Ottawa residents worry about travel to the Dominican Republic as 9th American dies
Some Canadians travelling to the Dominican Republic are seeking advice after several Americans have died at resorts there under mysterious circumstances.
A New Jersey man has become the ninth U.S. tourist to die in a year. Now the FBI is investigating. Dominican officials are calling the deaths unrelated and isolated.
That may be the case but some Ottawa residents say their Caribbean dream vacation is turning into a nightmare.
There has been another mysterious death on a tropical vacation to the Dominican Republic. 55-year-old Joseph Allen of New Jersey died last Thursday at the Terra Linda Resort.
“The maid opens the door, screams, slams the door,” said Allen’s brother, “and my brother is on the floor dead.”
Allen is now the 9th American to die under unusual circumstances within the last year, making Ottawa resident Dahlia Kurtz question whether she should cancel her trip.
Kurtz, who's a host on Newstalk 580 CFRA, says a vacation should be a time to relax, not stress.
“It's not how dangerous a place is, it's the level of safety,” said Kurtz, “and do I trust the Dominican government right now; do I trust the authorities in the Dominican Republic.”
Authorities maintain millions of tourists visit the island resort safely every year. The FBI is awaiting toxicology reports; many family members say their loved ones died after drinking from the hotel minibar, which is why Ottawa resident Garry Hogan wanted Health Canada to test the minibar liquor bottles he brought back from his trip to the Dominican in March.
“Luckily, I didn't drink any yet,” Hogan says, “After this, I don't know what to do with them, throw them away unless someone wants to test them to see.”
Americans travelling to the Dominican Republic have been warned to exercise a high degree of caution. Global Affairs Canada has issued a similar warning due to the high crime rate and a travel notice because of the Zika virus.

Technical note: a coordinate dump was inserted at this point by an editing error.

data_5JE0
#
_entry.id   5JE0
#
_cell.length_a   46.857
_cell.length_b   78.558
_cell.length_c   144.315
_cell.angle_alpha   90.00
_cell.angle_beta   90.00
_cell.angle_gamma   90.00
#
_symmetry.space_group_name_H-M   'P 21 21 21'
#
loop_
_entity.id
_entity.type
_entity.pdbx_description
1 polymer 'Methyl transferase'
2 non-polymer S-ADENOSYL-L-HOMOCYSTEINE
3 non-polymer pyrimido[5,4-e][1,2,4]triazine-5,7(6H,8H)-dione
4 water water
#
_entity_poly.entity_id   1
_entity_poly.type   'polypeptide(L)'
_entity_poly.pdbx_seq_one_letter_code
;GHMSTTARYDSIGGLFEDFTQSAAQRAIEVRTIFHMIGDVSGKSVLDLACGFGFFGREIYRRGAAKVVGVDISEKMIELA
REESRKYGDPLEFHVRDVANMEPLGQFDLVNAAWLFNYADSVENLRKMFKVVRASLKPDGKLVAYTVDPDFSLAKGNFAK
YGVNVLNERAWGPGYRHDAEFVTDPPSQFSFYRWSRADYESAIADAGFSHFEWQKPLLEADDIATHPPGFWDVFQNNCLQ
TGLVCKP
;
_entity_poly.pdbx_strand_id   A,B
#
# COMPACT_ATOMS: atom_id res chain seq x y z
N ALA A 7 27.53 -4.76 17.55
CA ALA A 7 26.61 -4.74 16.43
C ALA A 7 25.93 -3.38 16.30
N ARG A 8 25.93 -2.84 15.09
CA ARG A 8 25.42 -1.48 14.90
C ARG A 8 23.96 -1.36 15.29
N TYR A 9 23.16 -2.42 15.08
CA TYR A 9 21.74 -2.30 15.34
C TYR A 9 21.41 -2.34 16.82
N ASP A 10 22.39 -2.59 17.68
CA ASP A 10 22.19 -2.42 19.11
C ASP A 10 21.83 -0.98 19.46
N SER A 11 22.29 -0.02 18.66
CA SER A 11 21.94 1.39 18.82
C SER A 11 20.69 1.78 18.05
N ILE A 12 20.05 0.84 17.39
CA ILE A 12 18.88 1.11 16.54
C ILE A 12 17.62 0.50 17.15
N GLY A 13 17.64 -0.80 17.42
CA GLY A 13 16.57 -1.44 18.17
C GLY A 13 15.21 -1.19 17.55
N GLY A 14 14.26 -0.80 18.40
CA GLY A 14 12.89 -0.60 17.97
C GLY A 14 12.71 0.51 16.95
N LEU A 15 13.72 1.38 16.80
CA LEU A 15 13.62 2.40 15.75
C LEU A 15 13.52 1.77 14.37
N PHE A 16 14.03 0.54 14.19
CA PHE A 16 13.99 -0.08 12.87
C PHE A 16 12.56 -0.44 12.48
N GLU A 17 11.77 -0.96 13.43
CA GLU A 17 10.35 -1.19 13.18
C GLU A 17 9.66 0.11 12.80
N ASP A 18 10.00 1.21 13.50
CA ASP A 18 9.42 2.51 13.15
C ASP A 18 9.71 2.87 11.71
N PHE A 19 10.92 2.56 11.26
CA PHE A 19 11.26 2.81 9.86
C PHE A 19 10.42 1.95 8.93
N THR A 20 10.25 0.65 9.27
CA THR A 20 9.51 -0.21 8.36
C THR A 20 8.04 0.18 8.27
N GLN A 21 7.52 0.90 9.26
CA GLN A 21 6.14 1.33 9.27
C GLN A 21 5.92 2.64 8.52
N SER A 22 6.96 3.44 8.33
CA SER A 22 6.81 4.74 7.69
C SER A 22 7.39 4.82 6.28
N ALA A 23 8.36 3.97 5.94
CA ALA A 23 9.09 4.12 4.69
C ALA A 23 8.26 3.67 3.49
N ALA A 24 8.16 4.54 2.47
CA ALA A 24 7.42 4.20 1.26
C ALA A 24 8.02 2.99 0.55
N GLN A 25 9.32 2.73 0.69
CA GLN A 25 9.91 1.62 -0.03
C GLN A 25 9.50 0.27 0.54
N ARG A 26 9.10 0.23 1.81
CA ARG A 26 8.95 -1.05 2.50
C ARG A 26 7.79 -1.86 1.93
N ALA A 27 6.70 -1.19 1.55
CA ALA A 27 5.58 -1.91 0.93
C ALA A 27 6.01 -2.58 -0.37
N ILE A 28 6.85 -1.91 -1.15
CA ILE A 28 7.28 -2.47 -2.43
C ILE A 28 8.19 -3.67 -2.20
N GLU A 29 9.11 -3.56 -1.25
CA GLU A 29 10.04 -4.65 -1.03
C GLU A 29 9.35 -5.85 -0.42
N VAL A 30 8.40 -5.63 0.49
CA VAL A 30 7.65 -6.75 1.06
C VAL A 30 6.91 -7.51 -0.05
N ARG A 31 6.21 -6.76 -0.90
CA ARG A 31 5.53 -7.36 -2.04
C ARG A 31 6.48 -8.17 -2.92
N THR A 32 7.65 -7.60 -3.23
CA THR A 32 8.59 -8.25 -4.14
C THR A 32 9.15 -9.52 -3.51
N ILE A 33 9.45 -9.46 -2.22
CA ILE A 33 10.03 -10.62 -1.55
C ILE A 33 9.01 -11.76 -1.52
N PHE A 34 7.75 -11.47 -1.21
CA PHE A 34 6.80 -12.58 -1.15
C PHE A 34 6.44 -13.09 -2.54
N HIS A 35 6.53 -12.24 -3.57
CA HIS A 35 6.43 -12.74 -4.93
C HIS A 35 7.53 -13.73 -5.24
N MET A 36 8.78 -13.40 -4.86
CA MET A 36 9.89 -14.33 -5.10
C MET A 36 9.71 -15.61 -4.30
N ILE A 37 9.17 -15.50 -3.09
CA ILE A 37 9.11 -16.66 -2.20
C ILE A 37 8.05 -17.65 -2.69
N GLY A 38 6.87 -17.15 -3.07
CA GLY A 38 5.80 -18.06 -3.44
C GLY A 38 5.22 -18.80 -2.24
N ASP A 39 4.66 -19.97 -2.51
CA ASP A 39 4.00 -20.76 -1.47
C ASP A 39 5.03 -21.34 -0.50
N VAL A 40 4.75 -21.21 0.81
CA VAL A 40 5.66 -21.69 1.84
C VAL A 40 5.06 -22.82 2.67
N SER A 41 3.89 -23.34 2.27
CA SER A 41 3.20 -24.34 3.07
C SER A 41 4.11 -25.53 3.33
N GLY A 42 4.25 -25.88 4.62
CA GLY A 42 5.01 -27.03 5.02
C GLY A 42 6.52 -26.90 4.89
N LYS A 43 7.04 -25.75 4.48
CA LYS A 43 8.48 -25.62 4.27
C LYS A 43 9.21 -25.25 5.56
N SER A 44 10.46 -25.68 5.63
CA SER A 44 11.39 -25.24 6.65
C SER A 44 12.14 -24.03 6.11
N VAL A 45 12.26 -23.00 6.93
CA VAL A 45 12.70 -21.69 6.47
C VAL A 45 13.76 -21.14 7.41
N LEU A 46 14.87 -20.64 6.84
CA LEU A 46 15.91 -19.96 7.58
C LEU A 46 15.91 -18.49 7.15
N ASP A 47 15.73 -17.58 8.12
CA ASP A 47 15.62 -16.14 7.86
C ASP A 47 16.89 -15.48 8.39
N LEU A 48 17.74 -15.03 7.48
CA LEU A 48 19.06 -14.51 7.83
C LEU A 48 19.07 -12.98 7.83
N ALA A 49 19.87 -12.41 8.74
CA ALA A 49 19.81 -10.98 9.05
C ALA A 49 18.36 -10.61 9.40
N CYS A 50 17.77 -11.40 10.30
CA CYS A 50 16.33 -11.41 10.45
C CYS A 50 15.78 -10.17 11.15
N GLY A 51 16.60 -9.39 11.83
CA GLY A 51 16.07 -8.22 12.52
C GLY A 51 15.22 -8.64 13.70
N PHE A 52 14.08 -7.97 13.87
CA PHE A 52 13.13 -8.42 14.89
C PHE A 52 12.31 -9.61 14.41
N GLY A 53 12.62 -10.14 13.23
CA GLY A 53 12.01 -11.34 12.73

Global Affairs Canada says it isn't aware of any Canadians citizens affected at this time. In a statement, it said,
"We issue travel advice and recommendations about safety and security conditions to enable travellers to make their own informed decisions regarding destinations. The decision to travel is the sole responsibility of the traveller. We encourage Canadians to regularly consult the Travel Advice and Advisories for the Dominican Republic for updated information, and to register with the Registration of Canadians Abroad service at www.travel.gc.ca in order to receive the latest advice."
Travel agencies in Ottawa say interest in the Dominican Republic hasn't waned; it is still a popular destination.
Mario Naim is with Handa Travel, “I don't think it will affect people going to the Dominican Republic. We are booking every day between 15 and 20 people going there.We spoke to tour companies offering these packages,” added Naim, “and they’re telling us to tell clients to be very careful like any other destination, to be careful with what they drink, who they talk to, when they ask them where they are from. There are strange things happening there but they're going to find out who is doing this and why.”
Dahlia Kurtz could not get a refund on her trip to the Dominican Republic; she left Monday morning for Punta Cana.